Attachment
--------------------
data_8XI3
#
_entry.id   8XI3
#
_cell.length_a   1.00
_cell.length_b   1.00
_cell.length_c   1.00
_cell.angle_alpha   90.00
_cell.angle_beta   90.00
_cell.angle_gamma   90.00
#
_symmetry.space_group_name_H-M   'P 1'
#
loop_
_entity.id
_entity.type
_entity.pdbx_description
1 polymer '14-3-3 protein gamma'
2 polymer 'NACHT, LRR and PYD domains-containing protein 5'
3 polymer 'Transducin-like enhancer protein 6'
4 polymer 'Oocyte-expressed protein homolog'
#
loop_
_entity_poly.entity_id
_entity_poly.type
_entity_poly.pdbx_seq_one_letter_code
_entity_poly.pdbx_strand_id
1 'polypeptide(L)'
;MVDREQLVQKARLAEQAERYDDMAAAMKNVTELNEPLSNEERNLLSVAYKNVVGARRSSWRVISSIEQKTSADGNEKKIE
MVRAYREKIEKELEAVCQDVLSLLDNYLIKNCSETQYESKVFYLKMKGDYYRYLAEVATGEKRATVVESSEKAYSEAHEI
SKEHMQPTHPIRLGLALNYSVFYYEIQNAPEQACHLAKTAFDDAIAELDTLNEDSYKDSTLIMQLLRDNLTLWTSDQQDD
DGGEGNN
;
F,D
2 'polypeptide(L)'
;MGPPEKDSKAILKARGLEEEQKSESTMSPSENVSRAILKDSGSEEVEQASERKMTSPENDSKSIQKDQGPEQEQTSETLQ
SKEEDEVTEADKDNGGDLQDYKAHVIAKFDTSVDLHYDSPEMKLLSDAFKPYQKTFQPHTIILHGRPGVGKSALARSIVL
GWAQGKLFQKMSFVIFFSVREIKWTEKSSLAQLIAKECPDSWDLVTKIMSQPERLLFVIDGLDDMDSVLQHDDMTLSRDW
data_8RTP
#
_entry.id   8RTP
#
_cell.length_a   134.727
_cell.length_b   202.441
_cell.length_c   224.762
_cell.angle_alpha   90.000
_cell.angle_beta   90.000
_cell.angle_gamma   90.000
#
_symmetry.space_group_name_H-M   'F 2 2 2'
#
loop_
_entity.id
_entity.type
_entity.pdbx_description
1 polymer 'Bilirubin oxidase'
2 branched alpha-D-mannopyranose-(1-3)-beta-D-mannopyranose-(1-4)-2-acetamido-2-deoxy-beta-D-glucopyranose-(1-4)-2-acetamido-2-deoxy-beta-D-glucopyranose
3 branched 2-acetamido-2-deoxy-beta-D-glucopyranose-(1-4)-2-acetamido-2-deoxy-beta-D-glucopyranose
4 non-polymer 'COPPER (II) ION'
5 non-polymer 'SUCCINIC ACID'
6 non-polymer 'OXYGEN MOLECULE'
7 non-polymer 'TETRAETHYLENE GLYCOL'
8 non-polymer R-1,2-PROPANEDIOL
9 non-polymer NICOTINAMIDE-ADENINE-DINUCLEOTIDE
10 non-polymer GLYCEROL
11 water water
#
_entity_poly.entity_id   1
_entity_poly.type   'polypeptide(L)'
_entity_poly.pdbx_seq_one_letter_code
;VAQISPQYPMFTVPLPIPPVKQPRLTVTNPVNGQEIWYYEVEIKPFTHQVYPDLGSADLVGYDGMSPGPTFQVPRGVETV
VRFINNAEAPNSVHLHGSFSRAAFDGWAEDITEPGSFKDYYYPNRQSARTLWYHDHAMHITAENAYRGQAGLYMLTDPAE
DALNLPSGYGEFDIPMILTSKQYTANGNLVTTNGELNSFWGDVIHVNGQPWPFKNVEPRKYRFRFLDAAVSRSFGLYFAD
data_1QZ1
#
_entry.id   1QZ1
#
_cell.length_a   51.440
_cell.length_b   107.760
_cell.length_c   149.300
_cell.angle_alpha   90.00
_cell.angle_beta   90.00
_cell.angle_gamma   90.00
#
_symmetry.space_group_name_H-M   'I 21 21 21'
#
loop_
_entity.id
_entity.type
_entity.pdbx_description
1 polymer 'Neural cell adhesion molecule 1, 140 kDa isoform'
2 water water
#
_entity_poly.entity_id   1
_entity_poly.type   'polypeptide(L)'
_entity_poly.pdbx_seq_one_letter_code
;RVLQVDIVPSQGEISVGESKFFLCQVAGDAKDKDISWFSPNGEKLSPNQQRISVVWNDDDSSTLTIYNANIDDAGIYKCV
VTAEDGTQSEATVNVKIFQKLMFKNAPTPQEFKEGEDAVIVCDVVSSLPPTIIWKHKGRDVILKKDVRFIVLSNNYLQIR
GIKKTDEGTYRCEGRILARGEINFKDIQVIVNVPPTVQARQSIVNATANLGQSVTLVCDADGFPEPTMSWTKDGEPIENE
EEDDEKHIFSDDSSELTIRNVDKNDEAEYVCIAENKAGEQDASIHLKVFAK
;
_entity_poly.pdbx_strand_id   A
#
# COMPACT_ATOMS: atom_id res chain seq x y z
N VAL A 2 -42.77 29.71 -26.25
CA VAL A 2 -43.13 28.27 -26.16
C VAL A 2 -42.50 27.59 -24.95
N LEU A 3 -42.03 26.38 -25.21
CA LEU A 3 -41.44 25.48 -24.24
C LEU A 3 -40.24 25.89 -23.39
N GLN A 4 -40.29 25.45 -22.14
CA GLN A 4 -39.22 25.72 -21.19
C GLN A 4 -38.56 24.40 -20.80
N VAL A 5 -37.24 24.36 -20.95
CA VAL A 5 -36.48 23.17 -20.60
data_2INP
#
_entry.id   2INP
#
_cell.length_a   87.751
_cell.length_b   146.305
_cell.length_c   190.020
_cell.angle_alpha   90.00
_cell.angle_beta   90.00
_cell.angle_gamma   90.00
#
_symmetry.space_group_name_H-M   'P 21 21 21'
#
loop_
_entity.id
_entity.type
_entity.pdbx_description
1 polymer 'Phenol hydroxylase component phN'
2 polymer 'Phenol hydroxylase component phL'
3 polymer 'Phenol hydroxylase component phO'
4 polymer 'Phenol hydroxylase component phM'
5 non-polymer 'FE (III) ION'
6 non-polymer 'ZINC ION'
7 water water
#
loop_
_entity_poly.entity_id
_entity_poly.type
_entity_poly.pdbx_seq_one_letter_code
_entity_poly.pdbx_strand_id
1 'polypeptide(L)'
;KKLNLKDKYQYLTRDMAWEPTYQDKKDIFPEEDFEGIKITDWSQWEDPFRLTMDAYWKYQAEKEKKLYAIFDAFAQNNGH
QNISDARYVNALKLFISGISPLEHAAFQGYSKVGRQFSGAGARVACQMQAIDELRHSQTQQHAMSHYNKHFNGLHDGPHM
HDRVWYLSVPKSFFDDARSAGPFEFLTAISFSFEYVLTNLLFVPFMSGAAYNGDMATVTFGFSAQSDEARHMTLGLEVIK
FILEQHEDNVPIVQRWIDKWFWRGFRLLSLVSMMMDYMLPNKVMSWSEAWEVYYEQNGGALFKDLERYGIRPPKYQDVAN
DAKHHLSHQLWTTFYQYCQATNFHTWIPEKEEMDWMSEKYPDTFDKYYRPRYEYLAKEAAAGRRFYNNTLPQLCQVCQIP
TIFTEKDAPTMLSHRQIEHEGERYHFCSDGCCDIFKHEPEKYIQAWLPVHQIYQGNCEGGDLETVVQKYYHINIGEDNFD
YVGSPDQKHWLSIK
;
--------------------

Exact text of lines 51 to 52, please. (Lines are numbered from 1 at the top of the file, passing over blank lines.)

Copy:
#
loop_